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Five Things To Know About School Funding

Montana Free Press

This story is adapted from the MT Lowdown, a weekly newsletter digest containing original reporting and analysis published every Friday.

Montana’s K-12 school system plays an essential role in this state — as essential as any of the many public institutions covered by Montana Free Press. It’s also an expensive endeavor, with districts across the state spending, according to data from the state Office of Public Instruction, about $2.5 billion last year.

The formulas that determine how that money flows from taxpayers to public school districts are both bafflingly complex and infuriatingly essential for anyone who wants to get to the bottom of perennial debates over school funding.

1. Classroom instruction is only one piece of the pie (albeit the biggest). General Funds, where the bulk of dollars go to paying teacher salaries, are the center of many budget discussions, ours included. But schools have dedicated pots of money for other distinct needs underpinning that instruction, from building construction to buses to teacher retirement. Those pots in turn have their own distinct funding sources and formulas.

2. The state Legislature holds the keys. School boards and their voters have the power to set their local General Fund budgets, but only between defined fill lines calculated from formulas determined by the state Legislature. The maximum funding levels limit the local property taxes collected for schools but also sometimes frustrate school officials who say they need bigger budgets to provide their students with a quality education.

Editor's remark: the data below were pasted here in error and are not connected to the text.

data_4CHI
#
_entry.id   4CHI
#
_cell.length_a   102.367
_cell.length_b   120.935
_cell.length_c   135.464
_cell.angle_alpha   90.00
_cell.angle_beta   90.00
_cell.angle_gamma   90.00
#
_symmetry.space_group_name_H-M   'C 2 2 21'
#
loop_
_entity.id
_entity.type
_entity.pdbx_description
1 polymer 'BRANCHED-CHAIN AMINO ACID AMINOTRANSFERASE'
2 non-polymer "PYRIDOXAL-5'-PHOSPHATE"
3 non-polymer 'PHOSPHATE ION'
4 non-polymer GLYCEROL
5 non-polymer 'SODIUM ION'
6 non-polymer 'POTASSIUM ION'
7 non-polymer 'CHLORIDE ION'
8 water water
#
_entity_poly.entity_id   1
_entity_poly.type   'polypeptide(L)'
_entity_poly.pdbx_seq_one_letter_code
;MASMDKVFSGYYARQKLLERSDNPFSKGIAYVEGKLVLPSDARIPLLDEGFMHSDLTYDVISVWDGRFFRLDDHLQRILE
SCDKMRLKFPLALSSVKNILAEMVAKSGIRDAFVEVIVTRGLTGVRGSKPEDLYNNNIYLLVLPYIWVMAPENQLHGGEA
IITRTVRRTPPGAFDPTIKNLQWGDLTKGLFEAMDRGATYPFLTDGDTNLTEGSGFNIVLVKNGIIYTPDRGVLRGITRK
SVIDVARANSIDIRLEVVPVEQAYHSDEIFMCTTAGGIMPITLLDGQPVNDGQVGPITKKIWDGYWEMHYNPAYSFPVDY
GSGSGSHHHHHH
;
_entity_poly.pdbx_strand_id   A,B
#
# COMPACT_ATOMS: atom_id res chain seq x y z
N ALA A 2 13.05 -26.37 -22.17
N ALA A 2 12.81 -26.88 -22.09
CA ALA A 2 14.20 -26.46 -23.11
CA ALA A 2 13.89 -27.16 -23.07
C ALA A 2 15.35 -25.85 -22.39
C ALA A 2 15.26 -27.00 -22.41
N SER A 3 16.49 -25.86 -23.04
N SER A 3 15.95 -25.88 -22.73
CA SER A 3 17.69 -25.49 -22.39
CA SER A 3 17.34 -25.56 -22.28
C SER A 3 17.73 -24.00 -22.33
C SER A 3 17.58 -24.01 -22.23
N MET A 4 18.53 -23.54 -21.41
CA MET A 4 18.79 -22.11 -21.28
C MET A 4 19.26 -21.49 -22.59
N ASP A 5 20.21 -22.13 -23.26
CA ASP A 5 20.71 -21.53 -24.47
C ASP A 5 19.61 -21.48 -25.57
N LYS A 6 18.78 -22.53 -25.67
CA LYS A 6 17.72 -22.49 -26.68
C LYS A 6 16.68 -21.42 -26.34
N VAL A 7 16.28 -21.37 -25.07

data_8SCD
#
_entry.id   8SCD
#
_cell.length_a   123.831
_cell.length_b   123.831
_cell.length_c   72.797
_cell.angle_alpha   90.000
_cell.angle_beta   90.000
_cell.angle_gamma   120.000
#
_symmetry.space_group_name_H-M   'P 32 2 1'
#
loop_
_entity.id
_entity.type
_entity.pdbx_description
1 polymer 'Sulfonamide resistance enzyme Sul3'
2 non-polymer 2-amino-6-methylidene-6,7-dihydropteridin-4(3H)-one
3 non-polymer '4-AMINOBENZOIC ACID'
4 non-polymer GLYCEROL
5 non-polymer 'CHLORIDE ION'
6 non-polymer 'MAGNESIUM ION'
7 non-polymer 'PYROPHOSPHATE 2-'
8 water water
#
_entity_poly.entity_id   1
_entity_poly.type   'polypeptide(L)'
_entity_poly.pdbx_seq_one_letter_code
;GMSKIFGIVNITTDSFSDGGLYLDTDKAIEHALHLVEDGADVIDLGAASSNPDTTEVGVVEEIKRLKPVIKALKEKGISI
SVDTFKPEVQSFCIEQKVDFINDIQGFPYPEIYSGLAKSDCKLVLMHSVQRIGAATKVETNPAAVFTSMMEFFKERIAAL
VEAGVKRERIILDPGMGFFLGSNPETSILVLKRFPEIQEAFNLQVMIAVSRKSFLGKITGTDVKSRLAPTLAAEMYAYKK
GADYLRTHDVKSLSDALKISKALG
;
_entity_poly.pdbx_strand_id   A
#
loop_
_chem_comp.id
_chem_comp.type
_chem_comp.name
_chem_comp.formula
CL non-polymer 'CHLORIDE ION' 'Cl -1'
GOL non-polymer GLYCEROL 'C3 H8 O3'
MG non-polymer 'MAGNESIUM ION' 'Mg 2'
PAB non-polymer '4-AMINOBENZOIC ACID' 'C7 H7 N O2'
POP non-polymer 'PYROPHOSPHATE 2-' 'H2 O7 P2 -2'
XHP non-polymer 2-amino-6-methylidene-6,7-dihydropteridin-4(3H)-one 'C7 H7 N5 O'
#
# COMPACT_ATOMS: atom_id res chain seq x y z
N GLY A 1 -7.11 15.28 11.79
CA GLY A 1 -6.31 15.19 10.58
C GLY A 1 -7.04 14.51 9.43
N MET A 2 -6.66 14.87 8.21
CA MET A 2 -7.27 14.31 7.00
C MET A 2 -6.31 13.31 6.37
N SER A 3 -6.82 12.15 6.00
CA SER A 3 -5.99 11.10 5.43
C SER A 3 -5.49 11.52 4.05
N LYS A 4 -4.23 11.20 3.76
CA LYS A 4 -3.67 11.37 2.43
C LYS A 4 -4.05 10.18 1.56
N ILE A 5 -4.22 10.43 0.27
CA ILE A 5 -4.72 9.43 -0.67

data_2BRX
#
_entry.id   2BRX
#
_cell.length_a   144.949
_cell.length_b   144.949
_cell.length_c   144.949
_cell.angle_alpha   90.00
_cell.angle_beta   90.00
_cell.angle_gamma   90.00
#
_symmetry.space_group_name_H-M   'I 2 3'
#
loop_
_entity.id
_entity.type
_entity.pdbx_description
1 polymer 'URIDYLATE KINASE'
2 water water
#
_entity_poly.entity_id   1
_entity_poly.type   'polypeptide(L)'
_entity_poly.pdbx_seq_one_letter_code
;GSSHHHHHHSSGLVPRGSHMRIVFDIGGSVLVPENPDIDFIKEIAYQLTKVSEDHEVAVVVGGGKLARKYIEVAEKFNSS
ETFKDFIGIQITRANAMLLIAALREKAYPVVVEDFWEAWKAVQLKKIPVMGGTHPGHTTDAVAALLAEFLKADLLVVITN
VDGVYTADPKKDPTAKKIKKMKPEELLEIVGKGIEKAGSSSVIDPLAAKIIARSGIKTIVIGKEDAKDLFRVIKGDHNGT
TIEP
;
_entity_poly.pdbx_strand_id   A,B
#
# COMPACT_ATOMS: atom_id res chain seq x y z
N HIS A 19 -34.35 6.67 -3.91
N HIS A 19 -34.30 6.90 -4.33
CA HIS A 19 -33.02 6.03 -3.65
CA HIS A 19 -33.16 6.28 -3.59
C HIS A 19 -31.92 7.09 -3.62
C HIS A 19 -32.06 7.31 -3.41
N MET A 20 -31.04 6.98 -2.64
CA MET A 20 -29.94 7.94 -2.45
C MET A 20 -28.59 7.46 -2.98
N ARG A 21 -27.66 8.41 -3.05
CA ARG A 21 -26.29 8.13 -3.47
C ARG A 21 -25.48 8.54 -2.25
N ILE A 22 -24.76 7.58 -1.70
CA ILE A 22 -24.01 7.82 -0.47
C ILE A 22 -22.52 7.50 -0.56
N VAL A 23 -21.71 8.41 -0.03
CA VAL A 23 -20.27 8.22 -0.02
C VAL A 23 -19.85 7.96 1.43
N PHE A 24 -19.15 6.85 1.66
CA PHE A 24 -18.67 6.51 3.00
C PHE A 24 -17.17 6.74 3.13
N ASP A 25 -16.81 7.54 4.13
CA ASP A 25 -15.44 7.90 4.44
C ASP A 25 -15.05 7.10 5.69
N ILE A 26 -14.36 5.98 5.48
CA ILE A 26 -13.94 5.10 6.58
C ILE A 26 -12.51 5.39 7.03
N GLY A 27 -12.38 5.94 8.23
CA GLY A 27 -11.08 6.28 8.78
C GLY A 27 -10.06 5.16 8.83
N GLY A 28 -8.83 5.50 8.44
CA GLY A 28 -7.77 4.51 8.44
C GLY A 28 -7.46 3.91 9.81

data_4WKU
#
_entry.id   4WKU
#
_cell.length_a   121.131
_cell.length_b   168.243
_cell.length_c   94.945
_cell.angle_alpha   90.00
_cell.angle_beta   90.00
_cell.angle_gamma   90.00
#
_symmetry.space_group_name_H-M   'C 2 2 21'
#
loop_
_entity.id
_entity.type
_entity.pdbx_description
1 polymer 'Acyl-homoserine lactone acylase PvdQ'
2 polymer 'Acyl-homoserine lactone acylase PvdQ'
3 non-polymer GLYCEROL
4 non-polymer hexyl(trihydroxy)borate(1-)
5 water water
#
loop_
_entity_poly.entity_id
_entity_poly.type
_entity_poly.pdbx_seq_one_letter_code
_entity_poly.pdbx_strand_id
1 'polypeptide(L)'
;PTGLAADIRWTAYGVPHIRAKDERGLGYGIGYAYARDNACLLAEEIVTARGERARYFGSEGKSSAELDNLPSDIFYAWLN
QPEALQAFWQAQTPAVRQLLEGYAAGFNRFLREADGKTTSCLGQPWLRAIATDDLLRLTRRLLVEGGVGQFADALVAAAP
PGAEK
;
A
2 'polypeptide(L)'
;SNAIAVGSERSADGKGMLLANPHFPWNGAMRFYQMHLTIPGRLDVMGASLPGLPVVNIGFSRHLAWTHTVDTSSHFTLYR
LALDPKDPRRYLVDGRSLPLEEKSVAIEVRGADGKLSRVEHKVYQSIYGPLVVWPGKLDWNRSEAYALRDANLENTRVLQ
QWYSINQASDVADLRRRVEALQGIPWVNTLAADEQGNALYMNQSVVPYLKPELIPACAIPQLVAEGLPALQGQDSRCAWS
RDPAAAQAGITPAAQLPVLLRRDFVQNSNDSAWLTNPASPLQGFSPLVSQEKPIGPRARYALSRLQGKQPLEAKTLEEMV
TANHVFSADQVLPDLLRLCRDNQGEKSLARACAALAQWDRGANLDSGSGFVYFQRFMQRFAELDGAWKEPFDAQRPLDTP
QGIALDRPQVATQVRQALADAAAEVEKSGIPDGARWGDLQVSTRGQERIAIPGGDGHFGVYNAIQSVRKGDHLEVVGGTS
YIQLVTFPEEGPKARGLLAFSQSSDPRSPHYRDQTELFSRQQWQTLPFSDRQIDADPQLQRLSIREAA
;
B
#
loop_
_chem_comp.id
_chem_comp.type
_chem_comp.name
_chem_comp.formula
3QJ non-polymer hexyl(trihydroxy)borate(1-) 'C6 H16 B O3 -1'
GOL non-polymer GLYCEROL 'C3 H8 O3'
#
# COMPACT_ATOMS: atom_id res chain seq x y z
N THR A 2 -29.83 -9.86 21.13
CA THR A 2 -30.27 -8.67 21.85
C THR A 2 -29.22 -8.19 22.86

3. Funding is driven by enrollment. The funding formula has a bewildering array of components, but the biggest pieces of district budgets are driven directly by the number of students each school district has in its classrooms. This tends to force budget cuts when enrollments decline over time.

4. 3% a year funding increases have become a friction point. Lawmakers habitually tweak the per-student portion of the funding formula to provide schools with inflationary increases at 3% a year, but higher consumer inflation in recent years — 8.0% in 2022 and 4.1% in 2023 — has some school leaders and state lawmakers arguing that’s not enough to keep up with actual expenses.

5. State and local dollars both fill the pot. Much of the complexity in the school funding formula comes from math that divides the cost of school funding between local dollars (i.e., local property taxes) and state dollars (including the largely income tax-funded state General Fund). Again, state lawmakers control the formula that determines precisely how things are divvied up.

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